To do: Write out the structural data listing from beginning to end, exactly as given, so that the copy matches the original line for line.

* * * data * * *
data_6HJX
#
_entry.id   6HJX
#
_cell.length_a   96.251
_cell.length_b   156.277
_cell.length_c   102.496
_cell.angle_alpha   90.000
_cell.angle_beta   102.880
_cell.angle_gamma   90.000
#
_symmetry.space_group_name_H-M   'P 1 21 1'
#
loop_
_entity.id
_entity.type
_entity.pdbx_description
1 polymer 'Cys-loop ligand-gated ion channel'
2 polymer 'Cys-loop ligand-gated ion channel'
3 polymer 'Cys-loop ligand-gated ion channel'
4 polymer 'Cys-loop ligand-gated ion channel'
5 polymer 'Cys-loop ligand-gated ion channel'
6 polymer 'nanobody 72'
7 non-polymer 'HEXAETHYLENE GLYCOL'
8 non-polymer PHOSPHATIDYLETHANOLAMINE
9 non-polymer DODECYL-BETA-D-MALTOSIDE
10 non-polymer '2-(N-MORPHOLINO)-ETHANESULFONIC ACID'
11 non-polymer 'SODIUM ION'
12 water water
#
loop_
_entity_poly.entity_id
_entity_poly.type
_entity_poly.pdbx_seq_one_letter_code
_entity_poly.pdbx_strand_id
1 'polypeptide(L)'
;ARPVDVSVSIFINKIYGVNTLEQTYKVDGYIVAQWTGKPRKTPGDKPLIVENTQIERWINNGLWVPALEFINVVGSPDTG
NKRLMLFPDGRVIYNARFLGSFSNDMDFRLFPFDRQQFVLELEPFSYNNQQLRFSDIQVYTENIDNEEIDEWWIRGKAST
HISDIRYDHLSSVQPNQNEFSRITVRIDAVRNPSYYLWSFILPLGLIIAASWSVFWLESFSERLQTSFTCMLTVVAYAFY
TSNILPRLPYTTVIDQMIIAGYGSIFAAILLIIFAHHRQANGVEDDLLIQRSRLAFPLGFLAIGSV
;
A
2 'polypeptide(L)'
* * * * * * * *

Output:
data_6HJX
#
_entry.id   6HJX
#
_cell.length_a   96.251
_cell.length_b   156.277
_cell.length_c   102.496
_cell.angle_alpha   90.000
_cell.angle_beta   102.880
_cell.angle_gamma   90.000
#
_symmetry.space_group_name_H-M   'P 1 21 1'
#
loop_
_entity.id
_entity.type
_entity.pdbx_description
1 polymer 'Cys-loop ligand-gated ion channel'
2 polymer 'Cys-loop ligand-gated ion channel'
3 polymer 'Cys-loop ligand-gated ion channel'
4 polymer 'Cys-loop ligand-gated ion channel'
5 polymer 'Cys-loop ligand-gated ion channel'
6 polymer 'nanobody 72'
7 non-polymer 'HEXAETHYLENE GLYCOL'
8 non-polymer PHOSPHATIDYLETHANOLAMINE
9 non-polymer DODECYL-BETA-D-MALTOSIDE
10 non-polymer '2-(N-MORPHOLINO)-ETHANESULFONIC ACID'
11 non-polymer 'SODIUM ION'
12 water water
#
loop_
_entity_poly.entity_id
_entity_poly.type
_entity_poly.pdbx_seq_one_letter_code
_entity_poly.pdbx_strand_id
1 'polypeptide(L)'
;ARPVDVSVSIFINKIYGVNTLEQTYKVDGYIVAQWTGKPRKTPGDKPLIVENTQIERWINNGLWVPALEFINVVGSPDTG
NKRLMLFPDGRVIYNARFLGSFSNDMDFRLFPFDRQQFVLELEPFSYNNQQLRFSDIQVYTENIDNEEIDEWWIRGKAST
HISDIRYDHLSSVQPNQNEFSRITVRIDAVRNPSYYLWSFILPLGLIIAASWSVFWLESFSERLQTSFTCMLTVVAYAFY
TSNILPRLPYTTVIDQMIIAGYGSIFAAILLIIFAHHRQANGVEDDLLIQRSRLAFPLGFLAIGSV
;
A
2 'polypeptide(L)'